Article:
participation) said he was sure U2 were in for a treat tonight as
we had been a great crowd. Loud cheers ushered Coldplay off the
stage and we sat down and geared ourselves for the last break. It
would all be on our feet from here on out.
The crowd was
very excited and very numerous and in some cases very drunk by now.
There were multiple attempts at tower building. Some of them were
successful and they drew cheers. Others were entire failures. People
had started to pack up their picnics and put their stuff away. The
floor was covered with trampled beer cups as there were no trashcans
so you had to throw everything on the ground where thousands of
feet soon crunched it all up more effectively than a garbage compressor.
The "Ole! Ole! Ole!" soccer game cheer made a few appearances.
It would make a reappearance the next week in a more robust form.
Peter wanted to go find his friends who were calling him from somewhere
near the VIP seats, but the crowd was compressing by now, no doubt
pushed forward by all the latecomers coming in through the gates
now. There was a good chance he'd never find Heather and I again
in the throng. So he stayed put. The people near the stage were
packed in like sardines but since we were a good 100 feet out, we
It was past
6PM and the sun was setting on the other side of the castle and
the hill it was built on. The light became that bright yellow infused
with orange glow that makes everyone look sunburned even if they
aren't, of the late afternoon. Dramatic light with dark shadows
and bright highlights. The sky was a deep blue. Clouds caught the
colors of the sunset and sparkled overhead. And the Red Hot Chilli
Peppers made their appearance. They got a deafening cheer. The crowd
was all on its feet and ready for a concert by now.
For their cover
of "Higher Ground" (same song in the set U2 uses as intro
music, except they use the original version), they asked people
to take off their shirts and spin them around in the air like helicopter
propellers. Thousands obeyed, though as Hot Press writes,
"Irishmen being Irishmen, they seemed to have another seven
layers underneath." It was quite a site as I, near the bottom
of the hill, turned around and saw thousands of shirts being spun
around manically in the light of the western sun. The setting sun
had also brought a new chill to the air that no one minded.
loud set pumped and primed the audience up for what was to come.
By the time the Chilli Peppers left the stage, the audience was
raucous and the sun had set over the hill. Everything was ready
for U2 and their sort of homecoming back to Slane.
It was about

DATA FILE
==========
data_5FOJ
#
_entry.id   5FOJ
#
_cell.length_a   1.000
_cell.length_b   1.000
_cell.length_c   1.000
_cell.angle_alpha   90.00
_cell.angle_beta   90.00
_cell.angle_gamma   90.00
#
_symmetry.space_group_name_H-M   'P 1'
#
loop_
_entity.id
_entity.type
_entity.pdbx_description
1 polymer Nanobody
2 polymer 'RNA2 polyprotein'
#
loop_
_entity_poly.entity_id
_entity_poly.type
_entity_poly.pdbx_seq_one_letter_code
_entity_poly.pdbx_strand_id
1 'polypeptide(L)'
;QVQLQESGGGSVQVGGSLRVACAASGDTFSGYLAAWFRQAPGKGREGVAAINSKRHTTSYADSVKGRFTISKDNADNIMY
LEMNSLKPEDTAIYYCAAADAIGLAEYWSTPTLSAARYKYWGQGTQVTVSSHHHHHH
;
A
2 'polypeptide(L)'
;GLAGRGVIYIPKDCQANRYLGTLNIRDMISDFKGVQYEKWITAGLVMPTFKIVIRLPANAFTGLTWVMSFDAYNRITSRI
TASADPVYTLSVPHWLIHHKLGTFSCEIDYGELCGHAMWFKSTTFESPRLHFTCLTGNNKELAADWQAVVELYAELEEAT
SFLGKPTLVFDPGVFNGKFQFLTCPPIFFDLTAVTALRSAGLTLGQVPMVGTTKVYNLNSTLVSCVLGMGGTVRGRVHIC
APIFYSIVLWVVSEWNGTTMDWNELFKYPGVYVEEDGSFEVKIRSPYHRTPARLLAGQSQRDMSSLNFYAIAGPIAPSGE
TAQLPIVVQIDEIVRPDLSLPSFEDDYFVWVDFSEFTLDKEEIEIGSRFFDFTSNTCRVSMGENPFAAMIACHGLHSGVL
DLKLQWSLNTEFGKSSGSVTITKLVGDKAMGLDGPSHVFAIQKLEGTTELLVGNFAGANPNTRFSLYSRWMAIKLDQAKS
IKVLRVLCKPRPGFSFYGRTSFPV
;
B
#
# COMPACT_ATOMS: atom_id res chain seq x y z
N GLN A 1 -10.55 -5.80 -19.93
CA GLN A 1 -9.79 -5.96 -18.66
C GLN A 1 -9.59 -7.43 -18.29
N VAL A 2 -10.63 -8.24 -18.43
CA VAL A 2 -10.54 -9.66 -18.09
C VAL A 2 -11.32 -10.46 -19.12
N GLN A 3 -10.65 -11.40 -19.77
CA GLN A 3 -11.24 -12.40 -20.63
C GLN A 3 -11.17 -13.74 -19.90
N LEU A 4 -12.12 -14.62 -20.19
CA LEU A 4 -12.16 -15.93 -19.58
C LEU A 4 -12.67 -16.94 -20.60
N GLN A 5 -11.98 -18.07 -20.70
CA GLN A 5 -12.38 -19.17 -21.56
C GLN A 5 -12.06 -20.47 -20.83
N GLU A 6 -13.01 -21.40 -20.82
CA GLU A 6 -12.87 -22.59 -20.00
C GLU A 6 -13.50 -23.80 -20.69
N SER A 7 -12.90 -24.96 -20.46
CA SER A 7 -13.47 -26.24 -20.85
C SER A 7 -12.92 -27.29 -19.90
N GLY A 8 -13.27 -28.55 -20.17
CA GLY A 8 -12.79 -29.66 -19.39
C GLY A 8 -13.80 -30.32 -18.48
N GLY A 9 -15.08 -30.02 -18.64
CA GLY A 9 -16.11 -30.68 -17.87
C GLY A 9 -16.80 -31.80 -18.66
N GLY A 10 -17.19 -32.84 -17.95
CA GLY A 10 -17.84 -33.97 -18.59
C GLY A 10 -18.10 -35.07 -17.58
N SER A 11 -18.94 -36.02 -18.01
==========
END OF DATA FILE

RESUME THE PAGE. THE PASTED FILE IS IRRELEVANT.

45 minutes as the crew set up the stage. The heart had been uncovered
since before the Chilli Peppers. Their bassist had actually ventured
out onto the sacred U2 turf on a couple of occasions. The sky remained
clear and it was turning purple in the east and pinkish to the west
where the sun was waving goodbye. Two guys that had been standing
next to us starting playing WWF with an inflatable chair with an
alien face on the back rest. Heather almost got trampled so we moved
a little ways over. I ended up in back of a fairly tall person with
bushy curly hair. Damn. Oh, well. What I would have been able to
see would be 2 cm tall versions of U2 anyway. And the audience has
a tendency to shift during a show. I tried not to be too concerned.
As the clock
moved towards 830PM, the loud music over the PA started. It wasn't
a tune I knew, though, having been to *multiple* shows by now. Thin
Lizzy. "The Boys Are Back in Town". Fitting. The crowd
cheered. They knew what was coming and they seemed to appreciate
the message in the choice of intro music. Thin Lizzy gave way to
the original version of "Higher Ground". And then those
four lads from Liverpool with their "Sgt. Pepper's Lonely Heart
Club Band". The news had traveled like wildfire. People knew
this was the song. They were coming out just after this one. Thousands
of hands clapping in unison... somewhat. And then the psychedelic
sound of those wild days in the 60's gave way to titanium notes
of modern dance/ techno music. But it was a tune we knew. "SOUL!"
yelled out a familiar voice over the PA. "SOUL!"
It's hard to
judge how loud they were. This was an outdoor concert and though
the noise must have been deafening, it dispersed and scattered in
the plentiful air everywhere like notes of music caught and snatched
away by the breeze. But every arm was raised. The thousands crammed
into what I must call the front (though it's difficult to give a
region a name when it's that sprawling) were bouncing up and down.
From back where I stood, it looked like a black mess of insects
tossed up and down by a huge hand beneath them. The guys in front
of me with Irish tricolors tied on like capes looked like orange
and green-striped grasshoppers. They were no more than 18 years
old. And they were beside themselves... caught up in a moment no
one wanted to get out of. "SOUL! SOUL! YOU ELEVATE MY..."
And then the high-pitched yodels, wordless cries of joy. The crowd
obeyed the unspoken command to sing and the out of tune, "Woo-hoo!
Ooo! Ooo!" filled the glen. They must have heard us as far
away as Dublin. London. The world over.